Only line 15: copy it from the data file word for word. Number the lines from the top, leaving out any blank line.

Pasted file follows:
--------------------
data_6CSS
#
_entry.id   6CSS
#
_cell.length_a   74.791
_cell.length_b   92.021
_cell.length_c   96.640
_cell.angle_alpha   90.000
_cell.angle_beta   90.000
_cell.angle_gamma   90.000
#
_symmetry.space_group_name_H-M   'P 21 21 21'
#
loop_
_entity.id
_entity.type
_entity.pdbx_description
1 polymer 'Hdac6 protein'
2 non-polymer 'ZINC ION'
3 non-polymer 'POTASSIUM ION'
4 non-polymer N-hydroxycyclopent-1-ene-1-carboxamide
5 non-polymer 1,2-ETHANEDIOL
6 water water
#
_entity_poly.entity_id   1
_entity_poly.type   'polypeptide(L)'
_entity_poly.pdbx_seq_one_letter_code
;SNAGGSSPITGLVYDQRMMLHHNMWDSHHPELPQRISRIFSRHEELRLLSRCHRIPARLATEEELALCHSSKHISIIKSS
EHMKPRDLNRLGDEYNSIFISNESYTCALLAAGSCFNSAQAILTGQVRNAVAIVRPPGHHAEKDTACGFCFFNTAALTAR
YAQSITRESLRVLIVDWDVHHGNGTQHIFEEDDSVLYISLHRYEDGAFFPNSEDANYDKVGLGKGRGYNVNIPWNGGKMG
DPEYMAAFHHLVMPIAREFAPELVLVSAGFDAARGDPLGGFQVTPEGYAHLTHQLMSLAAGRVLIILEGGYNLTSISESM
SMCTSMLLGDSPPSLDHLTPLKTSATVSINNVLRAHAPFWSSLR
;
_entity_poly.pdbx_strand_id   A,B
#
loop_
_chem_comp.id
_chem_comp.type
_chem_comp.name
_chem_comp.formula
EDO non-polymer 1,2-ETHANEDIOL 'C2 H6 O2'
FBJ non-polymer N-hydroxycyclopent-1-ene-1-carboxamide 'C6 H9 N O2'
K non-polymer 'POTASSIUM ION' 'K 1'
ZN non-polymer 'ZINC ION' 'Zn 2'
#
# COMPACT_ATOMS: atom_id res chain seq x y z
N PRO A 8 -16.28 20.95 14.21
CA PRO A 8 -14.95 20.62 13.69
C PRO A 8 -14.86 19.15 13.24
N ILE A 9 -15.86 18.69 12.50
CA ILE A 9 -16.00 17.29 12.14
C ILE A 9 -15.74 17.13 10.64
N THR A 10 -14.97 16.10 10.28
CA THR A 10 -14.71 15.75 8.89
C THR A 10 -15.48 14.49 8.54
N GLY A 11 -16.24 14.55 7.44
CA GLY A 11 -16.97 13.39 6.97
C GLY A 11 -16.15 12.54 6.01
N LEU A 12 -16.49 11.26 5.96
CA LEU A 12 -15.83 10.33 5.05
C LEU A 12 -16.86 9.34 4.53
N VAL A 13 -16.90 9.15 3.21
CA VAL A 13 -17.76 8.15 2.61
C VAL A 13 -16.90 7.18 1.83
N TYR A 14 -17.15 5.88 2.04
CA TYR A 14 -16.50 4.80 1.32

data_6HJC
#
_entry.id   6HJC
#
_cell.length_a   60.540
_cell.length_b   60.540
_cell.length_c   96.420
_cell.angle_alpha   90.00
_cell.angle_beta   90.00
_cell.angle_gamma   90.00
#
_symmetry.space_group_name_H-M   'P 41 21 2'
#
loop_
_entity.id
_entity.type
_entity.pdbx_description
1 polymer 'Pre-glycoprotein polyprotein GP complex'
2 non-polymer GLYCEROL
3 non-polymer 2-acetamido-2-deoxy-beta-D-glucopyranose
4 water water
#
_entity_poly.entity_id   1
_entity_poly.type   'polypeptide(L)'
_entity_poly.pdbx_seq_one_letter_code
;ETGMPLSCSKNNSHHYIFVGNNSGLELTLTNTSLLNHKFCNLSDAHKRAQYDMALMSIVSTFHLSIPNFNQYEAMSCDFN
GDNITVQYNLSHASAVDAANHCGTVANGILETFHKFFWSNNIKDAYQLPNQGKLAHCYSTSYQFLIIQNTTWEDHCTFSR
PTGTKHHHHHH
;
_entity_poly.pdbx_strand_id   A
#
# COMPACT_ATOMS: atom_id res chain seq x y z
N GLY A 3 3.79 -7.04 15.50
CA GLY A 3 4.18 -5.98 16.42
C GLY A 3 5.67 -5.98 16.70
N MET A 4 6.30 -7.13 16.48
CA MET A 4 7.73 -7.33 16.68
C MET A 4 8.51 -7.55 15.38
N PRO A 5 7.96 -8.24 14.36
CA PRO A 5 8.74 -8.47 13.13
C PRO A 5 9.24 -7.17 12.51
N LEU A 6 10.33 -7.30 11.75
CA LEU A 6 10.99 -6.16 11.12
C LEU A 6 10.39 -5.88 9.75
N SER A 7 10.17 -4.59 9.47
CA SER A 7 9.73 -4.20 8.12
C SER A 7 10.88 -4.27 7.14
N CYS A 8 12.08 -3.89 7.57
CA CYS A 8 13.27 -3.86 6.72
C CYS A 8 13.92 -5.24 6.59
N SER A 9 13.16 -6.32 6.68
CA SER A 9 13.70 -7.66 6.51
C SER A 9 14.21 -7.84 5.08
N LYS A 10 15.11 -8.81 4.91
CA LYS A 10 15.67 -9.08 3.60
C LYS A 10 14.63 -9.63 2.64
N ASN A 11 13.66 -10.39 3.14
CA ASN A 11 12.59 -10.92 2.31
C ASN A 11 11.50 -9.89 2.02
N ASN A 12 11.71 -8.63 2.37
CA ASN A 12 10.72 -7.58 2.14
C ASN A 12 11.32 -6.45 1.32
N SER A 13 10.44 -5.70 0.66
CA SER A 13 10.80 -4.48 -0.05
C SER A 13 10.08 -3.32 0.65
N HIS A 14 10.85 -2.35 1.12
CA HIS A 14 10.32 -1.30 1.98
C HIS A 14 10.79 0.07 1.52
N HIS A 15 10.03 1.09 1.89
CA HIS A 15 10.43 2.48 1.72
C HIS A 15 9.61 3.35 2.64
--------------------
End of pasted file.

_entity.id